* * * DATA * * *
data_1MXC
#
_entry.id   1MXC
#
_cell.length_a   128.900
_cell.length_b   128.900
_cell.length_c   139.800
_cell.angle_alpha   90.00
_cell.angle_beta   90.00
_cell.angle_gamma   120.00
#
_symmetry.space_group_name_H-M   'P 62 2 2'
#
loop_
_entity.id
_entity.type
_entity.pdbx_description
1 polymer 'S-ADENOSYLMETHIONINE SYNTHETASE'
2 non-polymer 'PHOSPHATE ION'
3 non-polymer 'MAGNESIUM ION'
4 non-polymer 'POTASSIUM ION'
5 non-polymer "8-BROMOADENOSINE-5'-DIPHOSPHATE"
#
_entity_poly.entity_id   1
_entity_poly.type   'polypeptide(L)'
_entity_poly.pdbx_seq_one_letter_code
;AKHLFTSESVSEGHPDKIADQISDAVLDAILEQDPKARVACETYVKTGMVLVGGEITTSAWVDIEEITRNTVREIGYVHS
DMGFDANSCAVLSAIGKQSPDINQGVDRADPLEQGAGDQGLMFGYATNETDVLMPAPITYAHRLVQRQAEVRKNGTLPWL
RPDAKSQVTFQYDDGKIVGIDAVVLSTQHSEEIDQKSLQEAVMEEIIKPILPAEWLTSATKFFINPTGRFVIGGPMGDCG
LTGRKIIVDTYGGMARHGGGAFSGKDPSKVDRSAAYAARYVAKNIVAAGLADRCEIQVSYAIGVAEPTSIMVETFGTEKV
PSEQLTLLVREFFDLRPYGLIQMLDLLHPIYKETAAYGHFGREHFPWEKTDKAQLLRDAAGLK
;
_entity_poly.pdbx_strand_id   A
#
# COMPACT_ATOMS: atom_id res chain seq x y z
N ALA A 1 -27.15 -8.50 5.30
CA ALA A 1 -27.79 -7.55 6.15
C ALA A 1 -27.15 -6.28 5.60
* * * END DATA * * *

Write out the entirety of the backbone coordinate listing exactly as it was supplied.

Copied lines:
data_1MXC
#
_entry.id   1MXC
#
_cell.length_a   128.900
_cell.length_b   128.900
_cell.length_c   139.800
_cell.angle_alpha   90.00
_cell.angle_beta   90.00
_cell.angle_gamma   120.00
#
_symmetry.space_group_name_H-M   'P 62 2 2'
#
loop_
_entity.id
_entity.type
_entity.pdbx_description
1 polymer 'S-ADENOSYLMETHIONINE SYNTHETASE'
2 non-polymer 'PHOSPHATE ION'
3 non-polymer 'MAGNESIUM ION'
4 non-polymer 'POTASSIUM ION'
5 non-polymer "8-BROMOADENOSINE-5'-DIPHOSPHATE"
#
_entity_poly.entity_id   1
_entity_poly.type   'polypeptide(L)'
_entity_poly.pdbx_seq_one_letter_code
;AKHLFTSESVSEGHPDKIADQISDAVLDAILEQDPKARVACETYVKTGMVLVGGEITTSAWVDIEEITRNTVREIGYVHS
DMGFDANSCAVLSAIGKQSPDINQGVDRADPLEQGAGDQGLMFGYATNETDVLMPAPITYAHRLVQRQAEVRKNGTLPWL
RPDAKSQVTFQYDDGKIVGIDAVVLSTQHSEEIDQKSLQEAVMEEIIKPILPAEWLTSATKFFINPTGRFVIGGPMGDCG
LTGRKIIVDTYGGMARHGGGAFSGKDPSKVDRSAAYAARYVAKNIVAAGLADRCEIQVSYAIGVAEPTSIMVETFGTEKV
PSEQLTLLVREFFDLRPYGLIQMLDLLHPIYKETAAYGHFGREHFPWEKTDKAQLLRDAAGLK
;
_entity_poly.pdbx_strand_id   A
#
# COMPACT_ATOMS: atom_id res chain seq x y z
N ALA A 1 -27.15 -8.50 5.30
CA ALA A 1 -27.79 -7.55 6.15
C ALA A 1 -27.15 -6.28 5.60